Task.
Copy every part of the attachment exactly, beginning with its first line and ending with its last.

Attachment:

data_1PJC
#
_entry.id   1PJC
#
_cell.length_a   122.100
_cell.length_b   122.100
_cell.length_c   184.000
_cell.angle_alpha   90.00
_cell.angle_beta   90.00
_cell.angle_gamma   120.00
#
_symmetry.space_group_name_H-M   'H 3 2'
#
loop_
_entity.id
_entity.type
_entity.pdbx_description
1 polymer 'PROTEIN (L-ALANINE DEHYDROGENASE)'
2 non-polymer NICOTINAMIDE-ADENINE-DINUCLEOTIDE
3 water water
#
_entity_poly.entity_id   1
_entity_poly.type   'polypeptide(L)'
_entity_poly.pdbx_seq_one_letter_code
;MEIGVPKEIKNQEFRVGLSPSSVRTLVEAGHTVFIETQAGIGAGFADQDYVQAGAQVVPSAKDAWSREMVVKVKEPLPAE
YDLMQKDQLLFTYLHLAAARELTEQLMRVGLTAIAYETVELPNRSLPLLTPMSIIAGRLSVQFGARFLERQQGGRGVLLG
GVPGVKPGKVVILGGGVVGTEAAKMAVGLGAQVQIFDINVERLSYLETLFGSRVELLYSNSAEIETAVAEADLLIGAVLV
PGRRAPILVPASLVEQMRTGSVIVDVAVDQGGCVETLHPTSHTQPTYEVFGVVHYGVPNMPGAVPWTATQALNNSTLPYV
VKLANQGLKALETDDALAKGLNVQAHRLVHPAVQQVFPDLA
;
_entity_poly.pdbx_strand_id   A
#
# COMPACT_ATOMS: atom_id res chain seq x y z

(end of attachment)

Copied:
data_1PJC
#
_entry.id   1PJC
#
_cell.length_a   122.100
_cell.length_b   122.100
_cell.length_c   184.000
_cell.angle_alpha   90.00
_cell.angle_beta   90.00
_cell.angle_gamma   120.00
#
_symmetry.space_group_name_H-M   'H 3 2'
#
loop_
_entity.id
_entity.type
_entity.pdbx_description
1 polymer 'PROTEIN (L-ALANINE DEHYDROGENASE)'
2 non-polymer NICOTINAMIDE-ADENINE-DINUCLEOTIDE
3 water water
#
_entity_poly.entity_id   1
_entity_poly.type   'polypeptide(L)'
_entity_poly.pdbx_seq_one_letter_code
;MEIGVPKEIKNQEFRVGLSPSSVRTLVEAGHTVFIETQAGIGAGFADQDYVQAGAQVVPSAKDAWSREMVVKVKEPLPAE
YDLMQKDQLLFTYLHLAAARELTEQLMRVGLTAIAYETVELPNRSLPLLTPMSIIAGRLSVQFGARFLERQQGGRGVLLG
GVPGVKPGKVVILGGGVVGTEAAKMAVGLGAQVQIFDINVERLSYLETLFGSRVELLYSNSAEIETAVAEADLLIGAVLV
PGRRAPILVPASLVEQMRTGSVIVDVAVDQGGCVETLHPTSHTQPTYEVFGVVHYGVPNMPGAVPWTATQALNNSTLPYV
VKLANQGLKALETDDALAKGLNVQAHRLVHPAVQQVFPDLA
;
_entity_poly.pdbx_strand_id   A
#
# COMPACT_ATOMS: atom_id res chain seq x y z